Quinoa is very gangsta.


 At times, it’s hard on the relationship. We’ll disagree on how things should look. Ross has actual clients coming to our house for his job, and feels self-conscious if things are in disarray, which is pretty much all of the time. I tend to nag and fixate on stuff, and rush out to do projects myself (badly) just so I can have them done-right-now! This strategy works sometimes (we have grass in the front yard, which wasn’t there when we moved in), but does not work at other times (see: sagging curtain rod, in constant danger of falling on people).

These days, I’m fixating on our house floor, since we have nice, pretty, new floor going into the studio, and it’s making me jealous for the old floor. I fear people judge our floor, and by extension, us. I worry that they think we are dirty because our chipping away concrete floor is so weird.

I worry that I’m becoming materialistic because I worry about this so much.


All the time, this process is making me wonder how people know how to do stuff. Like, when I’m hosing down our flowers, both the ones that bloom and the ones that refuse to bloom no matter how much fertilizer I pour on top of them, I think: “how did people acquire the knowledge that they did? How are they good gardeners? How do they know how to install shelves? How did these procedures magically appear in their brains?”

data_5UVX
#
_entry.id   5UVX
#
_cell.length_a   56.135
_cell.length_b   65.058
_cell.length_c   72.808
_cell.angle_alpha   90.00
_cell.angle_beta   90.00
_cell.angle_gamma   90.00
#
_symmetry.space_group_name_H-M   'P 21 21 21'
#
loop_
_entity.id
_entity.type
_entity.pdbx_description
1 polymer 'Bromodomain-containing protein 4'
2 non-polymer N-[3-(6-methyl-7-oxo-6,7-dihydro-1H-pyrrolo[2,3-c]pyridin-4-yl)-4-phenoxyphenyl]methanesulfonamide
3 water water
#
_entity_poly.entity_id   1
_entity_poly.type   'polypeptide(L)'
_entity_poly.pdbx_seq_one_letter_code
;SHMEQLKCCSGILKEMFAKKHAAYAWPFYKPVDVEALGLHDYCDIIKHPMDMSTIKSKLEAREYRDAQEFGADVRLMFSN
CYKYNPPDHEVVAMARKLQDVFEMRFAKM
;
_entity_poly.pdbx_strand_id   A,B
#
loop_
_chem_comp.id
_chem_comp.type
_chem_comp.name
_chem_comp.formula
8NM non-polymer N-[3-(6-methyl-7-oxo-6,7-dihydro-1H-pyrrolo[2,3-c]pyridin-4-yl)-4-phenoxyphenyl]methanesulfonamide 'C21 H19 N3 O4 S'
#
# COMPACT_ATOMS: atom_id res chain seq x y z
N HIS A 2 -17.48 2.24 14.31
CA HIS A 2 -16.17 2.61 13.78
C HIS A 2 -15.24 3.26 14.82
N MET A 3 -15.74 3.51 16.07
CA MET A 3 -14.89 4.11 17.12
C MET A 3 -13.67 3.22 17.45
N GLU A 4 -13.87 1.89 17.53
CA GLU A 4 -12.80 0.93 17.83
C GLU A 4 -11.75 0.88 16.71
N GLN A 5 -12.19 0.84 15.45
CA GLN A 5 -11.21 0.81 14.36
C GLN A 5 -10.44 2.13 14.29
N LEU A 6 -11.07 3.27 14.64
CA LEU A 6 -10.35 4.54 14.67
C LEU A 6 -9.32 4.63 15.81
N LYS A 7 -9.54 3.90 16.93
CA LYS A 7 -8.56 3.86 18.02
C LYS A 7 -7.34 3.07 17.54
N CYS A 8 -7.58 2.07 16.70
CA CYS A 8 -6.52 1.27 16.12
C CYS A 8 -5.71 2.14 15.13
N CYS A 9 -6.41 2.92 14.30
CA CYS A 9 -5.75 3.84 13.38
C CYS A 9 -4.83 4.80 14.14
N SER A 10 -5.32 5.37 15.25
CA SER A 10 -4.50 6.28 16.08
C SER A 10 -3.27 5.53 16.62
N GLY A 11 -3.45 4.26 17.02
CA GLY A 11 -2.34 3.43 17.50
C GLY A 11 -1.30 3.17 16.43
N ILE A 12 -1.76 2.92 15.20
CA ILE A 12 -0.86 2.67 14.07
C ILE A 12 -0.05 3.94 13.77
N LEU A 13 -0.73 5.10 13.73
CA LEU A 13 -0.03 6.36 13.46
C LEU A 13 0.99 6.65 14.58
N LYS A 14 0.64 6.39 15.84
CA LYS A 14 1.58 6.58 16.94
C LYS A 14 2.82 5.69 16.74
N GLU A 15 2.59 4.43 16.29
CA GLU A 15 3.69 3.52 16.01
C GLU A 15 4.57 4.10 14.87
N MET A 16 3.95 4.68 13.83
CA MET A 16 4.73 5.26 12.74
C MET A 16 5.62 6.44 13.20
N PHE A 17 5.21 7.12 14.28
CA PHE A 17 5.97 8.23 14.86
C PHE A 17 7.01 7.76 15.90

The one thing that gives me hope as Ross and I attempt to make our house more beautiful, scraping up money for one project at a time along the way, is that one day I will read this blog post and laugh because I’ll know how to do it all.

I’ll be like, “Spackle, prime, and paint the northwest exterior wall? Just give me 30 minutes, yo.”

Because, I feel so stupid and incompetent doing all this stuff now, but maybe eventually I will be one of those people with all of the procedures grafted onto their brain, and it won’t seem so hard and daunting.


An honest-t0-God flower I coaxed into existence one time.

In all seriousness, my big dream (<-hilarious that this has now ascended to the level of dreams) is that the studio will be done and gorgeous, our house’s floor will get prettier, and our bathroom will be mildly improved by this fall, so that we can have a Christmas party with a bunch of people over. I have a dream, brothers and sisters. I have a dream.

I used to think that home improvement shows were so ridiculously over-the-top in their emotions, that people would shed actual tears over marble countertops, but now I totally get it.

I understand why people feel bad about inviting friends over if their house isn’t perfect. It’s a little messed up, but I understand. You want to delight people. You want them to feel comfortable. You want them to feel like you’ve pulled out all the stops for them. You want to not just win their eyes’ approval; you want to penetrate through to their hearts.

You want them to say and to feel, “it makes me so happy to be here.”


Friends and I partying FOUR YEARS AGO. I want this to happen more.

One day, we’ll get there.